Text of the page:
Then we go to the third stage. The freak out stage or the feeling stage, the fleeing stage, you isolate yourself, which is stupid, which we all have a tendency to do. Then we have the fragmented stage, the push me, pull me stage. And this will lead us into depression. The fragmented stage. He then… and God never tells him to do this. God never told him to go to Beersheba. God never told him to drop off his homie. God never told him to go to the broom tree. God never told him to take – are you ready for this? – a 200-mile journey into the desert by himself. What are you doing, Elijah? Depression. It messes us up.
1 Kings 19:8, “So Elijah sat up and ate and drank (of course he had so many carbs he had all this energy) and the food and water made him strong enough to walk 40 more days to Mount Sinai.”
Mount Sinai, 10 commandments. In this area that’s where God’s chosen people were fed manna burgers from Heaven. “And he spent the night there in a cave.” Everything was caving in. I mean, come on, Elijah. You’re in a cave? Really?
And then while he was there God asked him a question. Now we know that God doesn’t have to ask us questions. He knows everything. He’s sovereign, he’s omniscient. But he asks questions so we’ll assess our situation. Self aware.
I’m going to do a series on being self aware. Wouldn’t that be a fun series? It’s throughout the Bible.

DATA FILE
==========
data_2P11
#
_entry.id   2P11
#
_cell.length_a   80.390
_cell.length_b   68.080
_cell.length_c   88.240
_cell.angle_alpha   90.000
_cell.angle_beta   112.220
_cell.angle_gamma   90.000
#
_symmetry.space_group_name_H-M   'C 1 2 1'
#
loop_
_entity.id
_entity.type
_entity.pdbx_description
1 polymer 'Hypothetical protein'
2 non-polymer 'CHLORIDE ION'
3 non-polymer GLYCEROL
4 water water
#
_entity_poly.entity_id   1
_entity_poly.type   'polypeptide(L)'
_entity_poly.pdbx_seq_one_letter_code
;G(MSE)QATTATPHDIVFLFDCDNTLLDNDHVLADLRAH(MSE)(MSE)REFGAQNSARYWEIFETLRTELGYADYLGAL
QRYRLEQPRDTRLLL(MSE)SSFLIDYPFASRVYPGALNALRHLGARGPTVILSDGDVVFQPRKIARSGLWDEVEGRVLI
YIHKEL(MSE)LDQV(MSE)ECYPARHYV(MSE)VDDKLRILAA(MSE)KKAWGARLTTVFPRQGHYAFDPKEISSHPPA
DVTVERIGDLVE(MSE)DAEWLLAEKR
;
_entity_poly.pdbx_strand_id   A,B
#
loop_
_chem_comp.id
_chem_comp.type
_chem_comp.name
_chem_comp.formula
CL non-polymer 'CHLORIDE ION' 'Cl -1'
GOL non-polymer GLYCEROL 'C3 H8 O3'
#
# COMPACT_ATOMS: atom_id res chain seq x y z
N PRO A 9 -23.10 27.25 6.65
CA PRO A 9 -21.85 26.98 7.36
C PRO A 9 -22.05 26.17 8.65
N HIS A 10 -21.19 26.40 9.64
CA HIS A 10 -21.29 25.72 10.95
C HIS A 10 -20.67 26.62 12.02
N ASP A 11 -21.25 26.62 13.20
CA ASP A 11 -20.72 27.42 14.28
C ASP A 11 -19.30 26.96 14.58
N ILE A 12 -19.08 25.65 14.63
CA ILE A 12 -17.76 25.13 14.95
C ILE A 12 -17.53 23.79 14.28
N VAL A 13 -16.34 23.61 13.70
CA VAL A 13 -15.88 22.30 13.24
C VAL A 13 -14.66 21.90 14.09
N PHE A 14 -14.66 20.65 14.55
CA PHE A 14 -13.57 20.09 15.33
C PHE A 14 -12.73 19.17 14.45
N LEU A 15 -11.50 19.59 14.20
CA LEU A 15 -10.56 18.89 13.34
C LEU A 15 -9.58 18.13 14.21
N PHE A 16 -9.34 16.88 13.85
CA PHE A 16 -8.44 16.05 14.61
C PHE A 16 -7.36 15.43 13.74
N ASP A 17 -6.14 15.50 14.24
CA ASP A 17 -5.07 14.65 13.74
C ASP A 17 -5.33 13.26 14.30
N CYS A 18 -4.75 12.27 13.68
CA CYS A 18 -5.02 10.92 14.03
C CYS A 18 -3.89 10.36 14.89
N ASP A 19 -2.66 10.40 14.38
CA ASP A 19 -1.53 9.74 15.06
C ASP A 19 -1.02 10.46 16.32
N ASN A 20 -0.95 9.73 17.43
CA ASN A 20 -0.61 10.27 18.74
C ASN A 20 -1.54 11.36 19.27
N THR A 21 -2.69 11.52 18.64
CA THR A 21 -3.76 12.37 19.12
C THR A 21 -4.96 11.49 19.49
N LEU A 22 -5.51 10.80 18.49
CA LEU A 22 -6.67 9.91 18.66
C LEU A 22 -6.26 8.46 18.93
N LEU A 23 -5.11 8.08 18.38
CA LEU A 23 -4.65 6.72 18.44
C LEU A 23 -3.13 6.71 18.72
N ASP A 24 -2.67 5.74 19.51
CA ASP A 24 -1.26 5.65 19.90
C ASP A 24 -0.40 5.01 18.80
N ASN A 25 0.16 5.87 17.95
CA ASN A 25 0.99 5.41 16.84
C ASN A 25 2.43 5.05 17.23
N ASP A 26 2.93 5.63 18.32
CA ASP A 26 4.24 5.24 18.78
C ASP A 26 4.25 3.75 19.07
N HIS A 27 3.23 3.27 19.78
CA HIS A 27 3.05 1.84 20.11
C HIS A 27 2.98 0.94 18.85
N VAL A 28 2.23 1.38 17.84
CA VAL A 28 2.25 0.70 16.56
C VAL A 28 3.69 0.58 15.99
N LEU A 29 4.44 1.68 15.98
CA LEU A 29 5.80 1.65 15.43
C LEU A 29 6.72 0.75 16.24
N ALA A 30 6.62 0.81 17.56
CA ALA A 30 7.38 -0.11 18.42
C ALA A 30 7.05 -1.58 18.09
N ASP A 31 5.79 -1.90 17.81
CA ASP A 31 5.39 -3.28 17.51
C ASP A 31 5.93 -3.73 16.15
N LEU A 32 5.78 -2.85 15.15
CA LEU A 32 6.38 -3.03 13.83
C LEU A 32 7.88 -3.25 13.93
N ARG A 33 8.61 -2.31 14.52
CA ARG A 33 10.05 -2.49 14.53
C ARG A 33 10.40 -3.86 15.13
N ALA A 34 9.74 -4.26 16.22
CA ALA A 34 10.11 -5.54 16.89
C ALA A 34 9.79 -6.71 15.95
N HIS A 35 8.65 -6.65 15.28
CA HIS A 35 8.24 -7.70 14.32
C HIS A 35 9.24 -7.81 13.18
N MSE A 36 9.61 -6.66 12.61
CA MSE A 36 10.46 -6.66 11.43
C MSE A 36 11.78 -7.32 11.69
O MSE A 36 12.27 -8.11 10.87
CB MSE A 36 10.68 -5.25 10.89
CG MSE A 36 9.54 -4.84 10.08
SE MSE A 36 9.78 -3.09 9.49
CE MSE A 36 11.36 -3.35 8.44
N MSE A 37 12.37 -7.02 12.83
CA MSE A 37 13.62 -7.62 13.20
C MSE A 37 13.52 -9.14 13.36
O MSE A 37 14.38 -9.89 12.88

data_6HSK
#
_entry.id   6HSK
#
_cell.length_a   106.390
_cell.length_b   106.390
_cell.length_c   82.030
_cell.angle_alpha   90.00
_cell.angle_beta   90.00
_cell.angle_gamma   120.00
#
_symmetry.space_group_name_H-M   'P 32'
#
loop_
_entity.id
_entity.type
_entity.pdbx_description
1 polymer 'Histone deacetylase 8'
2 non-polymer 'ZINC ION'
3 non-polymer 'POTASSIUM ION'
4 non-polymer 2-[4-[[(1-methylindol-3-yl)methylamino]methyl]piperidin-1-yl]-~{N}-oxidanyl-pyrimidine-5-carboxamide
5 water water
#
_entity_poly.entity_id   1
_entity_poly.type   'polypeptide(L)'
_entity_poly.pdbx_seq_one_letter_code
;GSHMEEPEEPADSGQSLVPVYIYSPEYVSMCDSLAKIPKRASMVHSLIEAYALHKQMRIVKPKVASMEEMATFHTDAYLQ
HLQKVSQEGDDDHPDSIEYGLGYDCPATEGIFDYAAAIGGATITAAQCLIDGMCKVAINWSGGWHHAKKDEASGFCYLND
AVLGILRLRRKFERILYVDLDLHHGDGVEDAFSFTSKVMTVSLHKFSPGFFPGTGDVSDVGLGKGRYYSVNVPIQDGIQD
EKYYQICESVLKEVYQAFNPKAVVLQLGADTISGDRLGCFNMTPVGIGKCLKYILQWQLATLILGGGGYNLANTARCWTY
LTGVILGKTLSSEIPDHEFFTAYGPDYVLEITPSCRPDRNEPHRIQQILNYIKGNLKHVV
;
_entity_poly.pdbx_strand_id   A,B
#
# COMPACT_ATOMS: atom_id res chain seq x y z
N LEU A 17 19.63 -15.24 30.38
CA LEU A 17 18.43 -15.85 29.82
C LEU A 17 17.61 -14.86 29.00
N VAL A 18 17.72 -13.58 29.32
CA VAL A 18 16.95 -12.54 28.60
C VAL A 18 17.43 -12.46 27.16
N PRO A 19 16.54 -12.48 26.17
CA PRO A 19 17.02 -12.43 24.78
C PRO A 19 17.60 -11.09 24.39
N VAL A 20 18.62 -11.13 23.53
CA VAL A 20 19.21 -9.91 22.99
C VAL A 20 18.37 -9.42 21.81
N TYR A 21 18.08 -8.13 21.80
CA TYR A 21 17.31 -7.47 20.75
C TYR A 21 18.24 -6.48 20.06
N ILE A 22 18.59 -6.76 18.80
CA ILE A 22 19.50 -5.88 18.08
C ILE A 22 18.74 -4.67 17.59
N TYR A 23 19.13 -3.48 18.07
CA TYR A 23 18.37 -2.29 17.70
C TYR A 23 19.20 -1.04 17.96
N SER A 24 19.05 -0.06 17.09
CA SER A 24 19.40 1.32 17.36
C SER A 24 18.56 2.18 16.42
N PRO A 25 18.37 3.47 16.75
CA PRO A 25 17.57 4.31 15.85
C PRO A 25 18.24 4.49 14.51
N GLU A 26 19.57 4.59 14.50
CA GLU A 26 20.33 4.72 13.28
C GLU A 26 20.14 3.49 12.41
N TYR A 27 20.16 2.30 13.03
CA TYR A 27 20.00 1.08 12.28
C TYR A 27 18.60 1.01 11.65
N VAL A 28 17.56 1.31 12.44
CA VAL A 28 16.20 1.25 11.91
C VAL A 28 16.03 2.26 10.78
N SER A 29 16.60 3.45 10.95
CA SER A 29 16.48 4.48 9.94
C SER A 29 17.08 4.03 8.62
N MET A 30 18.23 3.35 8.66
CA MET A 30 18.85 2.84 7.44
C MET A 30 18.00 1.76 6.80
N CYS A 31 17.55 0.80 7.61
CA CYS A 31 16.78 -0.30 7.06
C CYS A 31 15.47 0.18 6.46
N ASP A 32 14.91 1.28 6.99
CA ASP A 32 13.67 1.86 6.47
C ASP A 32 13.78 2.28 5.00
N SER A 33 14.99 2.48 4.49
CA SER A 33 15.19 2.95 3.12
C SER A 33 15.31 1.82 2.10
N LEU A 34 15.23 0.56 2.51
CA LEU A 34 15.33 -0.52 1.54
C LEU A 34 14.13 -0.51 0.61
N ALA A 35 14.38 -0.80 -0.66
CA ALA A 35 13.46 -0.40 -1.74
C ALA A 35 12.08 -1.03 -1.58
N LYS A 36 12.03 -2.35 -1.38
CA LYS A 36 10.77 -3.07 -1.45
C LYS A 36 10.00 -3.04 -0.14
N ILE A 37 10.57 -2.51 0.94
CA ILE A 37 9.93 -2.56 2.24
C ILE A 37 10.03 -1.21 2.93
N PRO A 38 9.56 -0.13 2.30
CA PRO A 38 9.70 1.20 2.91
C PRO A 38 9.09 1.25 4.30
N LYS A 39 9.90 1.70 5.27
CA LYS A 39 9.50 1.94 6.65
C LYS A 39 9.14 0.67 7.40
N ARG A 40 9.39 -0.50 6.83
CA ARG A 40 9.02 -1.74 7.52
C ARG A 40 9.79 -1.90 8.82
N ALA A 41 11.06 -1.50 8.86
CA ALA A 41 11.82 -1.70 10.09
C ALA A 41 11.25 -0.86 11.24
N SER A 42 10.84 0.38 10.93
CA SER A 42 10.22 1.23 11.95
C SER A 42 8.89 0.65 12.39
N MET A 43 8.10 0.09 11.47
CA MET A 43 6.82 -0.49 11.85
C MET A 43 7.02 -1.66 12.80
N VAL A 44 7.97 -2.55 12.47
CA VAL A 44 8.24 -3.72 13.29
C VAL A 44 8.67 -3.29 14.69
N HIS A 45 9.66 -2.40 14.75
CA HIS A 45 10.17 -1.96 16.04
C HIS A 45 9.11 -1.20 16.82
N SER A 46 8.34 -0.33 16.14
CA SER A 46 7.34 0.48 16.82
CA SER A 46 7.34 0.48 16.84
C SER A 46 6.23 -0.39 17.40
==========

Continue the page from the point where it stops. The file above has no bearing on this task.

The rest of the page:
“Elijah,” this is what God said, “why are you here?” Because Elijah has always been a “there man.” I’m there. I’m ready! God’s like, “why are you here? On Mount Sinai, really? Really? You’re that far away from my will and power and purpose? Really? You’re that caught up in being double-minded? Really? Back and forth, back and forth. You, Elijah? Really!? In depression, really?”
Maybe God’s asking you and me that same question. Why are you here? Why are you here? And here’s the beautiful thing about Elijah. Elijah listened. He didn’t just hear, he listened. Listening is active. It’s like, OK, I hear you. Now I’m going to do something about it. But I love his answer. He said, “I’ve always done by best to obey you. You’re powerful. But your people have broken their solemn promise to you (blaming, which happens all the time). They’ve torn down your alters and killed all your prophets except me (he still doesn’t get it, does he?) and now they’re even trying to kill me.” Well, God asks him this question again. You know what God says?
“E-man. Hey E-train. Go back the way you came and while you’re going back I want you to appoint some leaders to open up a can on these Baal worshippers because when we get the Baal out we’ll get the Hell out. So I want you to do something.” Elijah obeyed. He listened.
ILLUS: Have you ever driven a bus before? Do we have any bus drivers? You’ve driven the yellow dog? The yellow dragon? School bus, anybody? Yeah, thank you for being honest. I love it. Growing up I rode the bus a lot, especially when I was junior high and high school. And I learned something from bus drivers.
Every time you cross a train track and we had to cross a lot of them in the dirty south, stop, look, and listen. Because if you didn’t you could become a casualty in a train wreck.
That’s what Elijah did. That’s what I need to do and you need to do. We may start becoming double-minded. When we start fighting depression, when we start sitting on the fence, stop, look and listen.